Council ready to rescind emergency ordinance

The Hanford City Council meets inside the Hanford Civic Auditorium.

Hanford City Council approved a $45,000 contract with a company who will run the City’s redistricting process, but directed staff to move forward without a citizen advisory committee, during Tuesday’s meeting.

The Council approved a contract with Best Best and Krieger, a law office bidding out of an office in Irvine, California, who will be responsible for setting up all state and Census data, developing maps and demographics requirements, take in maps developed by the public and implement the redistricting changes once complete, among other responsibilities.

Redistricting takes place every 10 years after new census data is available to ensure districts have substantially equal populations, as well as follow a number of laws around political, racial and special interest community makeup. 

City Manager Mario Cifuentez said when the issue was brought before council in June, they gave staff direction to consider using a citizen advisory committee in the redistricting process. He said the BBK contract did not include a committee because the company said it was too late in the process to get one started.

“Even without the time frame, too, it was feeling more redundant than necessary to go forward with that,” said councilwoman Kalish Morrow.

Now that the contract has been approved, Cifuentez said BBK will move forward with developing a website and setting up the public outreach strategy for the process. Because the City won’t be using a citizen committee, BBK included online mapping tools, so as to make it easier for the public to draw and submit maps.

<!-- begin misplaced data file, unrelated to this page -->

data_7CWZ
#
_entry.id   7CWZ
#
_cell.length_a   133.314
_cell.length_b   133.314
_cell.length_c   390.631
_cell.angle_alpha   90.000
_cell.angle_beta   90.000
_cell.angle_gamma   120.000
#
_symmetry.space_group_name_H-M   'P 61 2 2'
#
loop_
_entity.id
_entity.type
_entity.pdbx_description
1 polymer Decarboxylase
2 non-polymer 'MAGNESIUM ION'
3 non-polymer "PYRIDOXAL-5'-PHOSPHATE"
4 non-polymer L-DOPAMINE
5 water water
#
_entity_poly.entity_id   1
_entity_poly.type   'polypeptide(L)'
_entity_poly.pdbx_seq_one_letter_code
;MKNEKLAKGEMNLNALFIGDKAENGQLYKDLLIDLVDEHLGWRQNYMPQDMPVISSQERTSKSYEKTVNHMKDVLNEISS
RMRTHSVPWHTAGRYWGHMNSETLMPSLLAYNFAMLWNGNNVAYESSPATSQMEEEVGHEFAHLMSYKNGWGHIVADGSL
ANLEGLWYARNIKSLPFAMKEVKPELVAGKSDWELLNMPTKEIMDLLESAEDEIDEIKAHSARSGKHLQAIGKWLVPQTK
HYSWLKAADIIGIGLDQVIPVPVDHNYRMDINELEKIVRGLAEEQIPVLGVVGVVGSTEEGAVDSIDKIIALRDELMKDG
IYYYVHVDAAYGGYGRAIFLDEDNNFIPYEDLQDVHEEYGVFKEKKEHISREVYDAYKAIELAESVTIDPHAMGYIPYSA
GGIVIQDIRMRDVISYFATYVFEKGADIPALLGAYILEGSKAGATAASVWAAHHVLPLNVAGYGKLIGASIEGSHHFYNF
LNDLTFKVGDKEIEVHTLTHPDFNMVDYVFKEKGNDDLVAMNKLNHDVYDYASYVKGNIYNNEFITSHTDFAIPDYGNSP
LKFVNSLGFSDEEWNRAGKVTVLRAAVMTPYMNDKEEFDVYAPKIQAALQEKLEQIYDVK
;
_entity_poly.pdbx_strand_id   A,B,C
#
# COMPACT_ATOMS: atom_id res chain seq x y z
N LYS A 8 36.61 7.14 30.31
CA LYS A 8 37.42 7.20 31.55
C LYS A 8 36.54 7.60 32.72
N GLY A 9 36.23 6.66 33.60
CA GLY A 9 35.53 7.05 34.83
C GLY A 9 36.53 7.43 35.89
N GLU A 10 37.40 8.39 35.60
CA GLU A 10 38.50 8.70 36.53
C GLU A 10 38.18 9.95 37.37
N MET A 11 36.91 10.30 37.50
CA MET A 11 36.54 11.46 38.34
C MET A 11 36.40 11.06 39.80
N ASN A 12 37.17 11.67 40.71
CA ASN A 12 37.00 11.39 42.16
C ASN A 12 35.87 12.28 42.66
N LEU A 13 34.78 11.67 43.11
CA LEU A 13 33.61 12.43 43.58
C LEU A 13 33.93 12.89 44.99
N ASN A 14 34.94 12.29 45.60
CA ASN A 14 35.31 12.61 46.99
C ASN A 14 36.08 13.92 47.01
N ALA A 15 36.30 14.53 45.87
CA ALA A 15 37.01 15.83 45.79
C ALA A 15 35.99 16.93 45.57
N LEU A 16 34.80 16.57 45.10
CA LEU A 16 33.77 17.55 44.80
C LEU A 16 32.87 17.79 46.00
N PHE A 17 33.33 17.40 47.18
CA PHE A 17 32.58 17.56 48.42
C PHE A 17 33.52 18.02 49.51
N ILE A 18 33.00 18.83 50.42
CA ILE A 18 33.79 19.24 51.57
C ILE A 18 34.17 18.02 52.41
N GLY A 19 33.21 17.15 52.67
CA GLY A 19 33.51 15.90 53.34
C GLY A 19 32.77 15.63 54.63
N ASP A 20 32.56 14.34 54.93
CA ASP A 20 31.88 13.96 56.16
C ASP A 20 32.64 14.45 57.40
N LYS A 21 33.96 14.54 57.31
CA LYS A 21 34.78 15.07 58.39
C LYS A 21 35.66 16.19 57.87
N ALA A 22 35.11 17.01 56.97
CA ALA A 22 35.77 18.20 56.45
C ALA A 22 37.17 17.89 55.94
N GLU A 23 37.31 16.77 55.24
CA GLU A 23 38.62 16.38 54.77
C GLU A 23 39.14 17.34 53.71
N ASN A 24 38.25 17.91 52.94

Cifuentez said the process must be complete by April 17, 2022. BBK can’t start drawing draft maps before finalized data is available, which they anticipate will be out by the end of the month.

The City will legally have to hold one public hearing on redistricting before draft maps are drawn, and two after maps have been drawn, with at least one on a weekend day or after 6 p.m. on a weekday.

Other news

The Council gave staff direction on where to send the $13 million Hanford received in American Rescue Plan Act funds, $8.2 million of which they recommended go towards replacing lost revenue, $700,000 to go to public safety radios, $30,000 to City Hall COVID mitigation and $40,000 for community outreach.

Council directed staff to look into other potential areas to send the remaining ARPA funding towards, including infrastructure projects, bonuses for City essential workers and relief for local businesses.

They also approved $500,000 in funding for emergency repairs of two water wells in Hanford.

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